- Globalize offers instead of just local markets.. Secure via encryption if desired.. No custom services or scraping needed, no need to worry about people stealing your offers or undercutting you, is less likely.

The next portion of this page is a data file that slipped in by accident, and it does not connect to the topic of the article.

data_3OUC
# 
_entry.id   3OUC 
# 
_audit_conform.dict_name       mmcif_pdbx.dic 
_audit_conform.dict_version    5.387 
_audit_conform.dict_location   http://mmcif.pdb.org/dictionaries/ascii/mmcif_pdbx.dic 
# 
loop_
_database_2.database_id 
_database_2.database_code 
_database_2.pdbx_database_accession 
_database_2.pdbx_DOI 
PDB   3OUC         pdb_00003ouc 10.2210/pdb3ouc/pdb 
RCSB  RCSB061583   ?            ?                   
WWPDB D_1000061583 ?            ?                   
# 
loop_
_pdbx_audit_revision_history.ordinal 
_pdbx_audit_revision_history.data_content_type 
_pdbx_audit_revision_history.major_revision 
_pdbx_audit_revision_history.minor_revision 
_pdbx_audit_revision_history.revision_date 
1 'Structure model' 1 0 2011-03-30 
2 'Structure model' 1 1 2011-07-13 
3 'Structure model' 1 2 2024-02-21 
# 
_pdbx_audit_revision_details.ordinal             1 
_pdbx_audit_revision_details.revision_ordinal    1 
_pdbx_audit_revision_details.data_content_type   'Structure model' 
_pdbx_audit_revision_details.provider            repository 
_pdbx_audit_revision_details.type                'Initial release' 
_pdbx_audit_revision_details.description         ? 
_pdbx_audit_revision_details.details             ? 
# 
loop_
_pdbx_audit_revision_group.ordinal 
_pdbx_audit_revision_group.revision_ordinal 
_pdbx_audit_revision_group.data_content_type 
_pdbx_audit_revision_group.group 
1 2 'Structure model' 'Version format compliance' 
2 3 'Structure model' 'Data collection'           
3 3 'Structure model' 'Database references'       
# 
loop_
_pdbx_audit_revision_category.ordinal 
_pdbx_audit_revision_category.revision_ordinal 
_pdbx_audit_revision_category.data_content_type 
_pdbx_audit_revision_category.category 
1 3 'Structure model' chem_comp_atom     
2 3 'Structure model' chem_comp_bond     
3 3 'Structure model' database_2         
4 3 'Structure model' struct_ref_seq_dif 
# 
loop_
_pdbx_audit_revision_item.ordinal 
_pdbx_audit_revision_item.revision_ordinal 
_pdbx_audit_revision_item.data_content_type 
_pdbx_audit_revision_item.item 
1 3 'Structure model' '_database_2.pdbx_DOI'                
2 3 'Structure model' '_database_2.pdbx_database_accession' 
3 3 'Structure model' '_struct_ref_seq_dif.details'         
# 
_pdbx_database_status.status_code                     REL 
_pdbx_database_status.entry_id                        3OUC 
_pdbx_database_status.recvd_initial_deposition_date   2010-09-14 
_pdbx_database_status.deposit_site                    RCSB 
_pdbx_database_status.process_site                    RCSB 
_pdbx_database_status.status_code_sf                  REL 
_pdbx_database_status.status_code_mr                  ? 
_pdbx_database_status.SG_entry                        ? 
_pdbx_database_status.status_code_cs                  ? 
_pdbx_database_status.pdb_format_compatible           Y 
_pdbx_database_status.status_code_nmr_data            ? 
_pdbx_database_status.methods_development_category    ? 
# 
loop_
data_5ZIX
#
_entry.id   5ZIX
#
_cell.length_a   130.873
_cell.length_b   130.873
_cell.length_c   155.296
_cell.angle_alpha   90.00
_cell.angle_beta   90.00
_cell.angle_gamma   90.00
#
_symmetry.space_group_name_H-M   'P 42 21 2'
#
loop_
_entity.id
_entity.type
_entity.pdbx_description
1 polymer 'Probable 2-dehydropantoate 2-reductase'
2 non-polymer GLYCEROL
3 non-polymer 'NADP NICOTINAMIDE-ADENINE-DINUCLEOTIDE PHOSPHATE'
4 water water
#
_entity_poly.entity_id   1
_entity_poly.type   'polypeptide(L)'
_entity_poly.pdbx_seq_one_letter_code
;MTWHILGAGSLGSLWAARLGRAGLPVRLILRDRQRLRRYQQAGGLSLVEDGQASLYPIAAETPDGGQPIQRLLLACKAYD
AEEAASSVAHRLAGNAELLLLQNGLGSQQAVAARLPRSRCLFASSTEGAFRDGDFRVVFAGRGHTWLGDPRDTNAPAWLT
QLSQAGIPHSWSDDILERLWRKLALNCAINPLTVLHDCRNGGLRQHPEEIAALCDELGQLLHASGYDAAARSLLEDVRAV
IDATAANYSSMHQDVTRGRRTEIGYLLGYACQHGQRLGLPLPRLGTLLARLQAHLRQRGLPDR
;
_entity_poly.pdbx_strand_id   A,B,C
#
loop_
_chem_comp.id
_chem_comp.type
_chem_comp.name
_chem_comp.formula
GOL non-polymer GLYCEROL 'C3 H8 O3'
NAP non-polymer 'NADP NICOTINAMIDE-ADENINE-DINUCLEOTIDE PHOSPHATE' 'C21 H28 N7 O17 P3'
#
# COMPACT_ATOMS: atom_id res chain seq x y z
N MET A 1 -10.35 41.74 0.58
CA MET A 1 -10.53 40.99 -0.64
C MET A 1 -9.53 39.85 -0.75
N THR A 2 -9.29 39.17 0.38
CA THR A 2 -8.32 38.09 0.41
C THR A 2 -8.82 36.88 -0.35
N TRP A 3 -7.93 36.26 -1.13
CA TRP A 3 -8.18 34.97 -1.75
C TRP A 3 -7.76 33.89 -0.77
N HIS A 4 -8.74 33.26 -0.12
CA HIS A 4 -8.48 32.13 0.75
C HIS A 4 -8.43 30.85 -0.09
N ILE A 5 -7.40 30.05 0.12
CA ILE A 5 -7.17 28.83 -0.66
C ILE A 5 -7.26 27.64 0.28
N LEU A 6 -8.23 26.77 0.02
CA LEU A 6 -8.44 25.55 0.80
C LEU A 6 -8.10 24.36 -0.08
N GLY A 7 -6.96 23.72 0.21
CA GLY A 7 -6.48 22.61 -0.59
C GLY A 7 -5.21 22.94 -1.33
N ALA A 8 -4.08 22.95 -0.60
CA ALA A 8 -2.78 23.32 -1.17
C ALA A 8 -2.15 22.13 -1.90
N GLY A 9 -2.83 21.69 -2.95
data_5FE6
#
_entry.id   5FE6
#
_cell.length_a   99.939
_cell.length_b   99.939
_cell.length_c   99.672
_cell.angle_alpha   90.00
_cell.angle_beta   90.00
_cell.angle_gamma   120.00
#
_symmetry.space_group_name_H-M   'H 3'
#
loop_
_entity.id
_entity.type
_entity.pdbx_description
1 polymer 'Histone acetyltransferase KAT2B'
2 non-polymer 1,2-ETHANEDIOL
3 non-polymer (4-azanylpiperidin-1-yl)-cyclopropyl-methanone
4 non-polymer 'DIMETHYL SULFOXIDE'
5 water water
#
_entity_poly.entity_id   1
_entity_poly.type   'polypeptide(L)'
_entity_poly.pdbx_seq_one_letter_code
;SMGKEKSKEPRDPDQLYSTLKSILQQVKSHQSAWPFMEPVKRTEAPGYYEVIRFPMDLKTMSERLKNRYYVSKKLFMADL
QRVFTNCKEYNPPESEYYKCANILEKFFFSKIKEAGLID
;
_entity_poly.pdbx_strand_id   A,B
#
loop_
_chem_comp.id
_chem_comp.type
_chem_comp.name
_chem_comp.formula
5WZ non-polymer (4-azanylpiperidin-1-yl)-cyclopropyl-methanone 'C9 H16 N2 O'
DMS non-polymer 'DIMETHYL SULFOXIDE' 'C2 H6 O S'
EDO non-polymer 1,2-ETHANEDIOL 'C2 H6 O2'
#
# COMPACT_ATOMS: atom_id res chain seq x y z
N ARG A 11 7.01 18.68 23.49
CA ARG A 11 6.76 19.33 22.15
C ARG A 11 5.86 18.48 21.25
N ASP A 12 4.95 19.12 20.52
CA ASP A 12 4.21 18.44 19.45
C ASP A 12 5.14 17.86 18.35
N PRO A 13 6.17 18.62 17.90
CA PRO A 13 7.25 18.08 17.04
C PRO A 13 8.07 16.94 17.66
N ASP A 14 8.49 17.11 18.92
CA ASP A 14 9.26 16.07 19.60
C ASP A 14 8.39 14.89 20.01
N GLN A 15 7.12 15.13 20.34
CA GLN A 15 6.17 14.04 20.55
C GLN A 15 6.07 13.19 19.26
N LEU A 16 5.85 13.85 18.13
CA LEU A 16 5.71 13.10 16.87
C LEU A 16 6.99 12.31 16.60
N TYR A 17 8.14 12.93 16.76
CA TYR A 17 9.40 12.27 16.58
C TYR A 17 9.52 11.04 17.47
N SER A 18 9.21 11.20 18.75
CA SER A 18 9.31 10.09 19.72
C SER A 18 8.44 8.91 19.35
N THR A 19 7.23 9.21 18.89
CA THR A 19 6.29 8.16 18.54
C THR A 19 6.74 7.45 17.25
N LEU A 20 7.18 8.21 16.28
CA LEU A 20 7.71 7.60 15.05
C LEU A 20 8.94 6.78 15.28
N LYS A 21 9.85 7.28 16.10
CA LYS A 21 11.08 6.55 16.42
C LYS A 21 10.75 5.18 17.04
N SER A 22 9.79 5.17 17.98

Paypal and popular credit card companies charge upwards of 3% per transaction to merchants, as well as currency exchange fees to consumers which are way out of whack from the the spot rate. These all add up costing merchants/consumers in aggregate upwards of over 10% per transaction in some cases. Ebay has similar fees for merchants. The credit card companies alone cannot compete with the blockchain transaction capability in terms of fees because they are one-way transactions. One of the main reasons credit card companies fees are so high is because they are forced to add insurance costs to their transactions and their business model forces them to compensate for fraudulent or charge-back transactions which spreads the cost to merchants and consumers of the credit card service. The only benefit of using a credit card is the use of credit or money you won’t have, but that may not really be a benefit to users of an economy as a whole as people are now finding out the hard way that the 20%+ interest rate or cost of credit in the short term is simply not worth the value it brings. Across the world people are avoiding the use of credit cards to purchase on credit, or are only paying with money they have and paying off their cards immediately to avoid the high fees. People are starting to refuse to use their cards to live beyond their means as was seen prior to the credit bubble of 2008. The high fees which force people to change are simply inefficient and unproductive to anyone but the credit card companies which rake in billions of dollars of revenue per annum.